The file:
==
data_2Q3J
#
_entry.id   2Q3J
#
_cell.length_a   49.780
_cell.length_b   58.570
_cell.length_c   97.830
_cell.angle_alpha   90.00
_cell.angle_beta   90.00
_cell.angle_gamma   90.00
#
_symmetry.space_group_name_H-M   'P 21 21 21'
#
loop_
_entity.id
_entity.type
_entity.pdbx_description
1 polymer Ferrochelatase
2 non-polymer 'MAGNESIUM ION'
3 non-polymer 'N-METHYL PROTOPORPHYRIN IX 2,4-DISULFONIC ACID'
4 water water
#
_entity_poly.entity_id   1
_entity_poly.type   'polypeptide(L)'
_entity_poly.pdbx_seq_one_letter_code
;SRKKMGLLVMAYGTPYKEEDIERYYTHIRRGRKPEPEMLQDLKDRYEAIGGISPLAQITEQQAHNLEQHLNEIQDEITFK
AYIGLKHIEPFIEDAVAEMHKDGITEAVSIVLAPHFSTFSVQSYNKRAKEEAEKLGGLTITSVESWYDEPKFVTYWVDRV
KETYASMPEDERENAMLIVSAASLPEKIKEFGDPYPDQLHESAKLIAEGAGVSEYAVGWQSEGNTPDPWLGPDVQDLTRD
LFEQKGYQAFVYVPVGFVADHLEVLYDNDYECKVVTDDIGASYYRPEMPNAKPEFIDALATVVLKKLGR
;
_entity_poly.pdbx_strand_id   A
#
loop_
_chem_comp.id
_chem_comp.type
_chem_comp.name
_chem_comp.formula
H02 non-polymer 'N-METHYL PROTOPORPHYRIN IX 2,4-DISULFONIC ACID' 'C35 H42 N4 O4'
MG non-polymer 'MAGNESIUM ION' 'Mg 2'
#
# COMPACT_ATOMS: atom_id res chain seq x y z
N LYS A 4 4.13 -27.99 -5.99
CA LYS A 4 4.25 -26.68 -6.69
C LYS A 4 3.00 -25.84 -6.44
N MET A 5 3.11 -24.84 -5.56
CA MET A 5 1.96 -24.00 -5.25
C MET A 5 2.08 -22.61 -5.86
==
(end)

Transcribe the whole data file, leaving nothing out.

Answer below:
data_2Q3J
#
_entry.id   2Q3J
#
_cell.length_a   49.780
_cell.length_b   58.570
_cell.length_c   97.830
_cell.angle_alpha   90.00
_cell.angle_beta   90.00
_cell.angle_gamma   90.00
#
_symmetry.space_group_name_H-M   'P 21 21 21'
#
loop_
_entity.id
_entity.type
_entity.pdbx_description
1 polymer Ferrochelatase
2 non-polymer 'MAGNESIUM ION'
3 non-polymer 'N-METHYL PROTOPORPHYRIN IX 2,4-DISULFONIC ACID'
4 water water
#
_entity_poly.entity_id   1
_entity_poly.type   'polypeptide(L)'
_entity_poly.pdbx_seq_one_letter_code
;SRKKMGLLVMAYGTPYKEEDIERYYTHIRRGRKPEPEMLQDLKDRYEAIGGISPLAQITEQQAHNLEQHLNEIQDEITFK
AYIGLKHIEPFIEDAVAEMHKDGITEAVSIVLAPHFSTFSVQSYNKRAKEEAEKLGGLTITSVESWYDEPKFVTYWVDRV
KETYASMPEDERENAMLIVSAASLPEKIKEFGDPYPDQLHESAKLIAEGAGVSEYAVGWQSEGNTPDPWLGPDVQDLTRD
LFEQKGYQAFVYVPVGFVADHLEVLYDNDYECKVVTDDIGASYYRPEMPNAKPEFIDALATVVLKKLGR
;
_entity_poly.pdbx_strand_id   A
#
loop_
_chem_comp.id
_chem_comp.type
_chem_comp.name
_chem_comp.formula
H02 non-polymer 'N-METHYL PROTOPORPHYRIN IX 2,4-DISULFONIC ACID' 'C35 H42 N4 O4'
MG non-polymer 'MAGNESIUM ION' 'Mg 2'
#
# COMPACT_ATOMS: atom_id res chain seq x y z
N LYS A 4 4.13 -27.99 -5.99
CA LYS A 4 4.25 -26.68 -6.69
C LYS A 4 3.00 -25.84 -6.44
N MET A 5 3.11 -24.84 -5.56
CA MET A 5 1.96 -24.00 -5.25
C MET A 5 2.08 -22.61 -5.86